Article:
Jun 12, 2021 Latest post:
Oct 23, 2021
Welcome to our CaringBridge website for Linda Stupar. We decided to start this page to keep everyone (including all of the TPC cheerleaders!) in the loop of Linda's progress as we battle Glioblastoma. We appreciate your support and words of hope and encouragement.
May was a rough month. After a series of doctors visits for what everyone thought was a chronic inner ear infection, we received awful news after Dad was sick of waiting around for answers. He took mom to the ER and a couple days later Mom was diagnosed with Glioblastoma. The tumor is in the middle of the brain, above the spine. It is more on the right side of her brain than the left, which have affected her left side and her vision.
I won't go into the details of the week spent up in Michigan trying to sort things out, because you will also scream out of aggravation and desperation. I've caught myself saying the past couple years "we can't have nice things in Chicago", and I am completely wrong. Northwestern (and other hospitals) have the best and most brilliant healthcare experts in the county. Dad and I busted our butts getting files, discs, reports, MyChart info, etc, and it paid off. Within a week of receiving "inoperable" news, we were fortunate enough to secure an appointment with the Lou & Jean Malanati Brain Tumor Institute at Northwestern. June would not only be a new month, but a new lease on life.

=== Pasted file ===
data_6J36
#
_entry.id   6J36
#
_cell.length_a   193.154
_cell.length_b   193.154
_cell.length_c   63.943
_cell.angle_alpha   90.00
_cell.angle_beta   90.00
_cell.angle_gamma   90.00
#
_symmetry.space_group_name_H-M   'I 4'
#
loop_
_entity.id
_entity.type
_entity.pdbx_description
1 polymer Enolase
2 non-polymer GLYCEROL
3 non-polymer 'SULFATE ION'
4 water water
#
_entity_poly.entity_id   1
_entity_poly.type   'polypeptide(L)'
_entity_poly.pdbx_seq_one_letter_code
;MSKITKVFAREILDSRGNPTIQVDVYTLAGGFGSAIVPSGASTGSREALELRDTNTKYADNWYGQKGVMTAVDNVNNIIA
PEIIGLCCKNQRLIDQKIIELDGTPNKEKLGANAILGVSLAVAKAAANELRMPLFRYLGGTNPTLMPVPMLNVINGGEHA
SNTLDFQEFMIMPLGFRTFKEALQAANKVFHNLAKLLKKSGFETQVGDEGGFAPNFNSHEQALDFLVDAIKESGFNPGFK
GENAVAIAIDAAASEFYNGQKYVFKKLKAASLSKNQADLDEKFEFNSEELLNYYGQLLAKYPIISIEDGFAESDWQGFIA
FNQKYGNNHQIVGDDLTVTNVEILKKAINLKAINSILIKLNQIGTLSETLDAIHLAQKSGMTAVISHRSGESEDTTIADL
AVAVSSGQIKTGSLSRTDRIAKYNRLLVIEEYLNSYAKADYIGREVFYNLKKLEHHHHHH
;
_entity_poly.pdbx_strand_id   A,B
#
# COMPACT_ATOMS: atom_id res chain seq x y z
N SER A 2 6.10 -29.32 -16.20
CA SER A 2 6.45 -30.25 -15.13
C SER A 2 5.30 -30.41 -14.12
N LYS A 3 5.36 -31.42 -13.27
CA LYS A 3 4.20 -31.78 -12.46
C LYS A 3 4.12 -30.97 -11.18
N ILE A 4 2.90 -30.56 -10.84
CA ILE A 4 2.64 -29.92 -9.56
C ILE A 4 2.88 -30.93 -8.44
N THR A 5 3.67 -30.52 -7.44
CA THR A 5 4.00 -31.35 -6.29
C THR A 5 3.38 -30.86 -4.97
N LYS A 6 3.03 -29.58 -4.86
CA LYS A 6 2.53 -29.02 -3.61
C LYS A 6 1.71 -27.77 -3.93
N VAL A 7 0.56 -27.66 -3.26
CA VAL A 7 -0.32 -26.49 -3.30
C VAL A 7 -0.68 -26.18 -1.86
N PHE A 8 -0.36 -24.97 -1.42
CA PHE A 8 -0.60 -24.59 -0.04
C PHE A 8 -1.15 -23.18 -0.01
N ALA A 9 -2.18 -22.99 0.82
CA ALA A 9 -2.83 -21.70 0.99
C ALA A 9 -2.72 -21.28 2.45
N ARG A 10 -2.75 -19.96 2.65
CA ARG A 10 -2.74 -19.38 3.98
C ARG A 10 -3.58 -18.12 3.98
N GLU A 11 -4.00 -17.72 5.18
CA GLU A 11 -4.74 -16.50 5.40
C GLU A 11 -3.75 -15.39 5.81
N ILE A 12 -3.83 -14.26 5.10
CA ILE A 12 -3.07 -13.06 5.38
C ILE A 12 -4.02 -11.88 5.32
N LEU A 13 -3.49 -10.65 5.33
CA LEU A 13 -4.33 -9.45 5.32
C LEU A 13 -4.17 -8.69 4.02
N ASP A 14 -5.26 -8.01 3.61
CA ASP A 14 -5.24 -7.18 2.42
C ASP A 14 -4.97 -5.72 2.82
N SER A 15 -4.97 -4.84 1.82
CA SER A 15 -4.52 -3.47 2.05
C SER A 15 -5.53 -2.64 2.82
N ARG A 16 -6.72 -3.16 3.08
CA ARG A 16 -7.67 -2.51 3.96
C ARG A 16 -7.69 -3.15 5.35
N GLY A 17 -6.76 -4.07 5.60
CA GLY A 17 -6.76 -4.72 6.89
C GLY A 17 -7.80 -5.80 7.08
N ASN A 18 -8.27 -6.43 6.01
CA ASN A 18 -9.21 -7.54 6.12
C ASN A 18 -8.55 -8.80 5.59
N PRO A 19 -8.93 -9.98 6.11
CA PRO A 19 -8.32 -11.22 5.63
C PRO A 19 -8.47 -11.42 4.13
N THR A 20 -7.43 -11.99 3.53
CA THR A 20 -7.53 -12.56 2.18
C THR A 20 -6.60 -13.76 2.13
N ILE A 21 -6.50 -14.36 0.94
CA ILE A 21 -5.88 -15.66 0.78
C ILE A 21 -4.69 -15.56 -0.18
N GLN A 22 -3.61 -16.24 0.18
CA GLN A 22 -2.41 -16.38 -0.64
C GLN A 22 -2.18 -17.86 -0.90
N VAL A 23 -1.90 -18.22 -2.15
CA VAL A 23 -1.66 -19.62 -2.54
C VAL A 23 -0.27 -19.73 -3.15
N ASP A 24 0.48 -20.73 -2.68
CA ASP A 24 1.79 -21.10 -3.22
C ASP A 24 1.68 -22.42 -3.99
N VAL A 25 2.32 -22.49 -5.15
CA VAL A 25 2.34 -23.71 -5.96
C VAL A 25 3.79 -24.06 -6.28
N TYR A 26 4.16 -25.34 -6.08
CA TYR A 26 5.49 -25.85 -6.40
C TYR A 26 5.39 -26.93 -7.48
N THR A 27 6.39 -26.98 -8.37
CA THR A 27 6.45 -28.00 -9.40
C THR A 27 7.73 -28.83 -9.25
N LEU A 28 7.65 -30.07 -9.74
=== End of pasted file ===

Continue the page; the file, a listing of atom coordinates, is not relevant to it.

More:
On June 3rd we packed up and headed to Chicago. We were able to meet with the incredible team at MBTI, where they already had a game plan. To hear "surgery" right off the bat, after getting the opposite opinion from another doctor, was shocking to say the least. We were told it was inoperable, this is the worst kind of brain cancer, and we would hear more about treatment in a week. This kind of situation did not work with that kind of plan. Surgery was scheduled for the upcoming Tuesday and we hunkered down in Berwyn over the weekend while Louise ran circles around all of us.
We were very concerned about her state and safety when we arrived at Northwestern. Nancy, Dad, and I all thought they would admit her immediately. They didn't. She was coming home with us because the best pre-op prep is family. I could not believe how much Mom perked up when she saw Lou. I have read a lot on how a positive mindset really matters, and it's true. We were all ready for Tuesday, Lou gave us the spirit and we also had a Big Guys Family Dinner for comfort.
Tuesday morning at 5am we arrived at Northwestern. At 7:30am she went into surgery and we received updates every couple hours. After 8 hours, she was out. We were able to speak to her on the phone and she sounded sassy and crabby, both good signs. Glioblastoma isn't beatable, but the team was able to remove a good part of the tumor, which is a huge success. Now we wait for the next steps.
Mom is crabby, a bit sore, tied, but strong. She isn't hooked up to a bunch of beeping machines and IVs, she's just recharging her batteries. Three weeks ago it was a completely different story, but we changed that, because she deserves the best.